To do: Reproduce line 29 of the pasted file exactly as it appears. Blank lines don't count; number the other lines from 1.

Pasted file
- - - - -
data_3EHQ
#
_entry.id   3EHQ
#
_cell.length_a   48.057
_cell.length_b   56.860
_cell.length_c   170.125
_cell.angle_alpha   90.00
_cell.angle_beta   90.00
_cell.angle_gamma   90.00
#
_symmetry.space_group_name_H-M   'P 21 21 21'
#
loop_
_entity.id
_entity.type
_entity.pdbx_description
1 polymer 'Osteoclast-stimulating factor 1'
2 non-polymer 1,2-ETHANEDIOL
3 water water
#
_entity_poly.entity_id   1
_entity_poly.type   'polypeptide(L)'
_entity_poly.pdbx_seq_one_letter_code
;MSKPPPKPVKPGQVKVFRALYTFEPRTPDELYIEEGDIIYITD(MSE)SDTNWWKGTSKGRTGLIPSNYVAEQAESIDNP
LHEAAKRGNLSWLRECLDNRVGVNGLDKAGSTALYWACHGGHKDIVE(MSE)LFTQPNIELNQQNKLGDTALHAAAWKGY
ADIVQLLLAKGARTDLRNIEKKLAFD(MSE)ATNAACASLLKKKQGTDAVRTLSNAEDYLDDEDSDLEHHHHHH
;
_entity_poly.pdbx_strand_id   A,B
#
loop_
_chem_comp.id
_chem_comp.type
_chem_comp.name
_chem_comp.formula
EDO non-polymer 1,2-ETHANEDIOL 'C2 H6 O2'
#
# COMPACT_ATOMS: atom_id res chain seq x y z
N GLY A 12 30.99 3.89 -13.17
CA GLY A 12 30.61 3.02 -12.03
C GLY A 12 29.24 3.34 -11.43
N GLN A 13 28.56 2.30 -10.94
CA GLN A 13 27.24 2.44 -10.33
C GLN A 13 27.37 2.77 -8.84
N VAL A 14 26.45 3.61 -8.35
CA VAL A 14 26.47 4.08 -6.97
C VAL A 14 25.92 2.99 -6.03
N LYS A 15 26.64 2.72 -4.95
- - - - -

_entity_poly.pdbx_strand_id   A,B